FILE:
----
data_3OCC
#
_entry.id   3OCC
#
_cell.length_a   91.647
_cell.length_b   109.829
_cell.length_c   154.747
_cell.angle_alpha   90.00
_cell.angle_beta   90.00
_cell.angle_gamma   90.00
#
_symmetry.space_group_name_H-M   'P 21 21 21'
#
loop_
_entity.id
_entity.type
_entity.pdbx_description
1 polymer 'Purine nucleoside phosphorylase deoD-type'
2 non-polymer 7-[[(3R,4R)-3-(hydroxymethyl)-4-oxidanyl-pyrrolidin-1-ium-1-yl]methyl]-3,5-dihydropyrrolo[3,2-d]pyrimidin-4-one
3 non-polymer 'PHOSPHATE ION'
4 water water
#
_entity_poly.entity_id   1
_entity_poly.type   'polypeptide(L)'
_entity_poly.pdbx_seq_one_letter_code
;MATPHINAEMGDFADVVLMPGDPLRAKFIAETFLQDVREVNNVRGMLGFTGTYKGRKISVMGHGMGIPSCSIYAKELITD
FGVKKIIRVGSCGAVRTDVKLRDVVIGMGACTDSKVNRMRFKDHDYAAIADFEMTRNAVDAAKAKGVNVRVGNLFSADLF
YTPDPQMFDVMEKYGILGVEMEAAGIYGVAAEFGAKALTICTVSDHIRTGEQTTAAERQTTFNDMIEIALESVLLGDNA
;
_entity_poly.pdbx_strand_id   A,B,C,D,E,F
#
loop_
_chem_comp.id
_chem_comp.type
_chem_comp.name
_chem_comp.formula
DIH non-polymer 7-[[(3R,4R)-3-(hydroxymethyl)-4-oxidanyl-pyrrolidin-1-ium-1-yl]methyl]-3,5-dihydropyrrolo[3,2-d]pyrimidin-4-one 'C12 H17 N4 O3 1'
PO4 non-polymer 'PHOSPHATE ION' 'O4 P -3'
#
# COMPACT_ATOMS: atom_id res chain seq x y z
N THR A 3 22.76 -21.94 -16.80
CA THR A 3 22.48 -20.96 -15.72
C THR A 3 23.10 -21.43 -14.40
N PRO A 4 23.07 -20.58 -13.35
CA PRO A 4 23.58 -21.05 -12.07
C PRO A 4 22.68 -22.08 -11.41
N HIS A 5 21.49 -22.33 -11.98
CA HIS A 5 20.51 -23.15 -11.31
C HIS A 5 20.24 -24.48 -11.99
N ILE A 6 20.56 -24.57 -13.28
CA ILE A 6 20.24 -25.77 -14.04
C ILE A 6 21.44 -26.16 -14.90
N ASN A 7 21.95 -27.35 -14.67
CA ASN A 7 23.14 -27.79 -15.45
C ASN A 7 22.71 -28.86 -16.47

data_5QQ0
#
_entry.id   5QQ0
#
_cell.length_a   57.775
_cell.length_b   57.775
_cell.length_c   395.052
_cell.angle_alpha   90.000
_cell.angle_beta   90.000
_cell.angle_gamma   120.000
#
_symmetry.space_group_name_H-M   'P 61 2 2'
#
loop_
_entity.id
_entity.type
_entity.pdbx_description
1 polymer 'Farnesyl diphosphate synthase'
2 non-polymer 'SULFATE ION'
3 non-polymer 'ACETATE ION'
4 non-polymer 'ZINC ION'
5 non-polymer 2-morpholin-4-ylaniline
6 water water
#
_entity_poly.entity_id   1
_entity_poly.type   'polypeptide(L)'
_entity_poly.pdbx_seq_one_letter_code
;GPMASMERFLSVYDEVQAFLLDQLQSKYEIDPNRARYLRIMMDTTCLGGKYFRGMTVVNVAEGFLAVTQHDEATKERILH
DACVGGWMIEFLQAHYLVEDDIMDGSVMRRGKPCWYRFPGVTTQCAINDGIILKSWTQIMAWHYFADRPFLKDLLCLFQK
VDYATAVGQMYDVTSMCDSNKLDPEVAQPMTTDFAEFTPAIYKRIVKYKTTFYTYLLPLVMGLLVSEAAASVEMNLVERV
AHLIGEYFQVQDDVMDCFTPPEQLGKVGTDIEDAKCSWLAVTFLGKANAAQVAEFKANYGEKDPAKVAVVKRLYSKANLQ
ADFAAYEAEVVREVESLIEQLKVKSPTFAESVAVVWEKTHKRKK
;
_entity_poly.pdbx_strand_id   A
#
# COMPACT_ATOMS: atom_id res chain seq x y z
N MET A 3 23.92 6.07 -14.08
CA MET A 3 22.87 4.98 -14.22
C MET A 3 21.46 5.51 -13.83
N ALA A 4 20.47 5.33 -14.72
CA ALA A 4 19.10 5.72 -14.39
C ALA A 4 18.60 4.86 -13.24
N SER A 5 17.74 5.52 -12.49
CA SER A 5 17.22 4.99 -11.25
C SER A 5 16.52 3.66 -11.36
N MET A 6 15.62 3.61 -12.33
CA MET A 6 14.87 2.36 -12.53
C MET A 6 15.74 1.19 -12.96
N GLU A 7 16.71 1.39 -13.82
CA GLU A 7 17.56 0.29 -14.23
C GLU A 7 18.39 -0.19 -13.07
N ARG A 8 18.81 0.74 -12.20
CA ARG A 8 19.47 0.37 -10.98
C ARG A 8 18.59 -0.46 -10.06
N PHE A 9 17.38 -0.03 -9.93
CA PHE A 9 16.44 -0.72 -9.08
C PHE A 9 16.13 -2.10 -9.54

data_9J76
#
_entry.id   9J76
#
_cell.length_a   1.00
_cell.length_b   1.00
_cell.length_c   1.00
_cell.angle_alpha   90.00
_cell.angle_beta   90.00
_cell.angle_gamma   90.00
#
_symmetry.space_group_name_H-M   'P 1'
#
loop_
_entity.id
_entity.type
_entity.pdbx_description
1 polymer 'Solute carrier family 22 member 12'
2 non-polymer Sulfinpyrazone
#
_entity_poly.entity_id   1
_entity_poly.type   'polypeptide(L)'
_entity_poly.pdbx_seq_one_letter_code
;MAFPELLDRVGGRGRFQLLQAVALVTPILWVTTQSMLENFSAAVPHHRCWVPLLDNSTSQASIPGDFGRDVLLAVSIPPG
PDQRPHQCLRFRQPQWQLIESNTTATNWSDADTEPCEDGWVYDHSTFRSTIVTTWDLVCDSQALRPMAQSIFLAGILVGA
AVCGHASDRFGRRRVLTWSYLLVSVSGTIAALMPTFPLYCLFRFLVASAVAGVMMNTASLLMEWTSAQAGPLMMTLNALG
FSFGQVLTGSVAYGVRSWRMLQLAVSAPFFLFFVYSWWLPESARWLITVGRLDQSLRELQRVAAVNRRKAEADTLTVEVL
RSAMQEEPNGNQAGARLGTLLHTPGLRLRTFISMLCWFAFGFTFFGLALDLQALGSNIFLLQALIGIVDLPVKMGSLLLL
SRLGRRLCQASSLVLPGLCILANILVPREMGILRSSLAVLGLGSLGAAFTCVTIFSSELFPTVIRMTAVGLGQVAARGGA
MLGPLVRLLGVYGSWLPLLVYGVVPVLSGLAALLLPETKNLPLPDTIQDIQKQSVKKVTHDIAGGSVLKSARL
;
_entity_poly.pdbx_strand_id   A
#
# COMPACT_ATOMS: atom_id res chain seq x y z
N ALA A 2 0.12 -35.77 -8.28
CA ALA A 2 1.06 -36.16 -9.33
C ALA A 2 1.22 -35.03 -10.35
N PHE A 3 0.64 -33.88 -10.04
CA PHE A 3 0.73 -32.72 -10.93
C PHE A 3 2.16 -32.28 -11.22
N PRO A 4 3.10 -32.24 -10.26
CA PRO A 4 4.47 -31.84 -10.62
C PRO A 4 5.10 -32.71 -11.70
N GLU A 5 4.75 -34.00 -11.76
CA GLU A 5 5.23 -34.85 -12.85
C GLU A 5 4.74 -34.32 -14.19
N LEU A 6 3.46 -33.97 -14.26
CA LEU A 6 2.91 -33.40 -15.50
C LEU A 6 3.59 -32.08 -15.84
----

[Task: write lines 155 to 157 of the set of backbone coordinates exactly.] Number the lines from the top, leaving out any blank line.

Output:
C PRO A 4 5.10 -32.71 -11.70
N GLU A 5 4.75 -34.00 -11.76
CA GLU A 5 5.23 -34.85 -12.85